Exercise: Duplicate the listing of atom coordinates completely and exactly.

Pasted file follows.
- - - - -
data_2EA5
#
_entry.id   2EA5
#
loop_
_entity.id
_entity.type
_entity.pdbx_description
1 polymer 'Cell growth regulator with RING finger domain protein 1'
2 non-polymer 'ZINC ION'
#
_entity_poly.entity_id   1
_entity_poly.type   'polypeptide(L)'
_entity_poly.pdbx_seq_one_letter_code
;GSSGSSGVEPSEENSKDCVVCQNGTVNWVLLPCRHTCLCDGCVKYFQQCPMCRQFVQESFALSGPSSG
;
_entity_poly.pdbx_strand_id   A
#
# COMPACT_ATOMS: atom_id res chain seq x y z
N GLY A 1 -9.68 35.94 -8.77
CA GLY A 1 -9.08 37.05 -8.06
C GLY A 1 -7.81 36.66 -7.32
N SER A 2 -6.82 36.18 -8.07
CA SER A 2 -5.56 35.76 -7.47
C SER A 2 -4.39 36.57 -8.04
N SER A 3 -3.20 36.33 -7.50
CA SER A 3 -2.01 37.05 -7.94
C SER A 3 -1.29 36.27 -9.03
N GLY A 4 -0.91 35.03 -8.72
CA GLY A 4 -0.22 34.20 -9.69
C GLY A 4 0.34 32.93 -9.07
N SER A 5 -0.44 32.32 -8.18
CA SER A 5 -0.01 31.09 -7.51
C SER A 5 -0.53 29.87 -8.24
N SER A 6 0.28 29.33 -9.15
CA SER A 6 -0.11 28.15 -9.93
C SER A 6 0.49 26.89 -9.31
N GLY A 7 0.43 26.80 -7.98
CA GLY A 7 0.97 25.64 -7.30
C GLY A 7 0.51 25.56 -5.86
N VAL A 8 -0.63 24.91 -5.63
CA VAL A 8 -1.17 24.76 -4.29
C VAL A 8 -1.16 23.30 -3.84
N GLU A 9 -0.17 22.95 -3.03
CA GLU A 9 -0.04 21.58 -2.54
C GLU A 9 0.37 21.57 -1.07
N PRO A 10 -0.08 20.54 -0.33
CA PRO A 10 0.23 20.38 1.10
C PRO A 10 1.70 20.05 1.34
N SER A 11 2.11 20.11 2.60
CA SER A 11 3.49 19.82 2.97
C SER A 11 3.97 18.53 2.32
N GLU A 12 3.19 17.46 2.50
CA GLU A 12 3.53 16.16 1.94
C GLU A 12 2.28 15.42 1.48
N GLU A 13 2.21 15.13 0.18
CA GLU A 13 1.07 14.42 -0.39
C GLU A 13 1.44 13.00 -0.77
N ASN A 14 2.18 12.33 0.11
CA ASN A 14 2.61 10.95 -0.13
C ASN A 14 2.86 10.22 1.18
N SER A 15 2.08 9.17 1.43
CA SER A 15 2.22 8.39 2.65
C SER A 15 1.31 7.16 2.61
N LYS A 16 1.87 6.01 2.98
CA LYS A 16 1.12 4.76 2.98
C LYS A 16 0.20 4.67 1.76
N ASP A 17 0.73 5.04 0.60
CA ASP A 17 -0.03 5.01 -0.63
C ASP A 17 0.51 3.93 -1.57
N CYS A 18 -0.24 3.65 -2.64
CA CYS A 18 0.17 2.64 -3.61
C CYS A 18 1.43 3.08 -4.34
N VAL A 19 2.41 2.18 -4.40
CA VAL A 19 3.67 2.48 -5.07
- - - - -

data_2EA5
#
_entry.id   2EA5
#
loop_
_entity.id
_entity.type
_entity.pdbx_description
1 polymer 'Cell growth regulator with RING finger domain protein 1'
2 non-polymer 'ZINC ION'
#
_entity_poly.entity_id   1
_entity_poly.type   'polypeptide(L)'
_entity_poly.pdbx_seq_one_letter_code
;GSSGSSGVEPSEENSKDCVVCQNGTVNWVLLPCRHTCLCDGCVKYFQQCPMCRQFVQESFALSGPSSG
;
_entity_poly.pdbx_strand_id   A
#
# COMPACT_ATOMS: atom_id res chain seq x y z
N GLY A 1 -9.68 35.94 -8.77
CA GLY A 1 -9.08 37.05 -8.06
C GLY A 1 -7.81 36.66 -7.32
N SER A 2 -6.82 36.18 -8.07
CA SER A 2 -5.56 35.76 -7.47
C SER A 2 -4.39 36.57 -8.04
N SER A 3 -3.20 36.33 -7.50
CA SER A 3 -2.01 37.05 -7.94
C SER A 3 -1.29 36.27 -9.03
N GLY A 4 -0.91 35.03 -8.72
CA GLY A 4 -0.22 34.20 -9.69
C GLY A 4 0.34 32.93 -9.07
N SER A 5 -0.44 32.32 -8.18
CA SER A 5 -0.01 31.09 -7.51
C SER A 5 -0.53 29.87 -8.24
N SER A 6 0.28 29.33 -9.15
CA SER A 6 -0.11 28.15 -9.93
C SER A 6 0.49 26.89 -9.31
N GLY A 7 0.43 26.80 -7.98
CA GLY A 7 0.97 25.64 -7.30
C GLY A 7 0.51 25.56 -5.86
N VAL A 8 -0.63 24.91 -5.63
CA VAL A 8 -1.17 24.76 -4.29
C VAL A 8 -1.16 23.30 -3.84
N GLU A 9 -0.17 22.95 -3.03
CA GLU A 9 -0.04 21.58 -2.54
C GLU A 9 0.37 21.57 -1.07
N PRO A 10 -0.08 20.54 -0.33
CA PRO A 10 0.23 20.38 1.10
C PRO A 10 1.70 20.05 1.34
N SER A 11 2.11 20.11 2.60
CA SER A 11 3.49 19.82 2.97
C SER A 11 3.97 18.53 2.32
N GLU A 12 3.19 17.46 2.50
CA GLU A 12 3.53 16.16 1.94
C GLU A 12 2.28 15.42 1.48
N GLU A 13 2.21 15.13 0.18
CA GLU A 13 1.07 14.42 -0.39
C GLU A 13 1.44 13.00 -0.77
N ASN A 14 2.18 12.33 0.11
CA ASN A 14 2.61 10.95 -0.13
C ASN A 14 2.86 10.22 1.18
N SER A 15 2.08 9.17 1.43
CA SER A 15 2.22 8.39 2.65
C SER A 15 1.31 7.16 2.61
N LYS A 16 1.87 6.01 2.98
CA LYS A 16 1.12 4.76 2.98
C LYS A 16 0.20 4.67 1.76
N ASP A 17 0.73 5.04 0.60
CA ASP A 17 -0.03 5.01 -0.63
C ASP A 17 0.51 3.93 -1.57
N CYS A 18 -0.24 3.65 -2.64
CA CYS A 18 0.17 2.64 -3.61
C CYS A 18 1.43 3.08 -4.34
N VAL A 19 2.41 2.18 -4.40
CA VAL A 19 3.67 2.48 -5.07